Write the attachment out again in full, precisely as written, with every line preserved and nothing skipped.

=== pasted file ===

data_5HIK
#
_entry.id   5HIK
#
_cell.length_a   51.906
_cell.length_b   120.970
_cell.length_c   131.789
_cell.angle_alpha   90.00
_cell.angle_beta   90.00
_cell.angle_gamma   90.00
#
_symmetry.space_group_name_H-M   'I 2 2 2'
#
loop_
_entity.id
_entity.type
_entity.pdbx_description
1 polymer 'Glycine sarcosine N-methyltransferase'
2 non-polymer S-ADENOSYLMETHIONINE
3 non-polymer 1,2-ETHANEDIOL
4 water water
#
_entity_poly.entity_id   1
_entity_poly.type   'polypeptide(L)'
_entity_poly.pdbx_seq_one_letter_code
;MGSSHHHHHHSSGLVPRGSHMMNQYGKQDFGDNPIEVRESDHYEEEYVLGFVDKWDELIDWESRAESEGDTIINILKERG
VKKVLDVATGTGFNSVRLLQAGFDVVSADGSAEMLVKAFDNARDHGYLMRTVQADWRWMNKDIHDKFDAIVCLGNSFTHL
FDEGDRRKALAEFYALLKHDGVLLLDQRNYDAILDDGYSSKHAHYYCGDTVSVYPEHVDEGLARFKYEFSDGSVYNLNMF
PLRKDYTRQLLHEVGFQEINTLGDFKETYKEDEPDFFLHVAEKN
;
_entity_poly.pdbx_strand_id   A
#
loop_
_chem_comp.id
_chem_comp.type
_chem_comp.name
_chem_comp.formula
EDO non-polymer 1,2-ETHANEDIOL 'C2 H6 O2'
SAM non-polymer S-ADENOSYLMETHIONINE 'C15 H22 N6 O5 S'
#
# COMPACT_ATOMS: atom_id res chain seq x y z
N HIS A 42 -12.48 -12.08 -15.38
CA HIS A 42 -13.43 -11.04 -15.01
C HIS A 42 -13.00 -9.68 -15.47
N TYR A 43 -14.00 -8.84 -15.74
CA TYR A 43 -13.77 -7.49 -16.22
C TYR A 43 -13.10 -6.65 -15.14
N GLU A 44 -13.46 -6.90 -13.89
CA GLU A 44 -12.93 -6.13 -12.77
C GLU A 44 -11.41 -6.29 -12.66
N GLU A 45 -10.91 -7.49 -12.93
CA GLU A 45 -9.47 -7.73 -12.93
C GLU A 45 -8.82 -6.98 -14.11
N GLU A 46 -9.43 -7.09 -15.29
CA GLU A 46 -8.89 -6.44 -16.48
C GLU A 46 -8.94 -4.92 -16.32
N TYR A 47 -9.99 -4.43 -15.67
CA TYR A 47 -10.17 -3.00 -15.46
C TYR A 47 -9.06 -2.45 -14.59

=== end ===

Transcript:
data_5HIK
#
_entry.id   5HIK
#
_cell.length_a   51.906
_cell.length_b   120.970
_cell.length_c   131.789
_cell.angle_alpha   90.00
_cell.angle_beta   90.00
_cell.angle_gamma   90.00
#
_symmetry.space_group_name_H-M   'I 2 2 2'
#
loop_
_entity.id
_entity.type
_entity.pdbx_description
1 polymer 'Glycine sarcosine N-methyltransferase'
2 non-polymer S-ADENOSYLMETHIONINE
3 non-polymer 1,2-ETHANEDIOL
4 water water
#
_entity_poly.entity_id   1
_entity_poly.type   'polypeptide(L)'
_entity_poly.pdbx_seq_one_letter_code
;MGSSHHHHHHSSGLVPRGSHMMNQYGKQDFGDNPIEVRESDHYEEEYVLGFVDKWDELIDWESRAESEGDTIINILKERG
VKKVLDVATGTGFNSVRLLQAGFDVVSADGSAEMLVKAFDNARDHGYLMRTVQADWRWMNKDIHDKFDAIVCLGNSFTHL
FDEGDRRKALAEFYALLKHDGVLLLDQRNYDAILDDGYSSKHAHYYCGDTVSVYPEHVDEGLARFKYEFSDGSVYNLNMF
PLRKDYTRQLLHEVGFQEINTLGDFKETYKEDEPDFFLHVAEKN
;
_entity_poly.pdbx_strand_id   A
#
loop_
_chem_comp.id
_chem_comp.type
_chem_comp.name
_chem_comp.formula
EDO non-polymer 1,2-ETHANEDIOL 'C2 H6 O2'
SAM non-polymer S-ADENOSYLMETHIONINE 'C15 H22 N6 O5 S'
#
# COMPACT_ATOMS: atom_id res chain seq x y z
N HIS A 42 -12.48 -12.08 -15.38
CA HIS A 42 -13.43 -11.04 -15.01
C HIS A 42 -13.00 -9.68 -15.47
N TYR A 43 -14.00 -8.84 -15.74
CA TYR A 43 -13.77 -7.49 -16.22
C TYR A 43 -13.10 -6.65 -15.14
N GLU A 44 -13.46 -6.90 -13.89
CA GLU A 44 -12.93 -6.13 -12.77
C GLU A 44 -11.41 -6.29 -12.66
N GLU A 45 -10.91 -7.49 -12.93
CA GLU A 45 -9.47 -7.73 -12.93
C GLU A 45 -8.82 -6.98 -14.11
N GLU A 46 -9.43 -7.09 -15.29
CA GLU A 46 -8.89 -6.44 -16.48
C GLU A 46 -8.94 -4.92 -16.32
N TYR A 47 -9.99 -4.43 -15.67
CA TYR A 47 -10.17 -3.00 -15.46
C TYR A 47 -9.06 -2.45 -14.59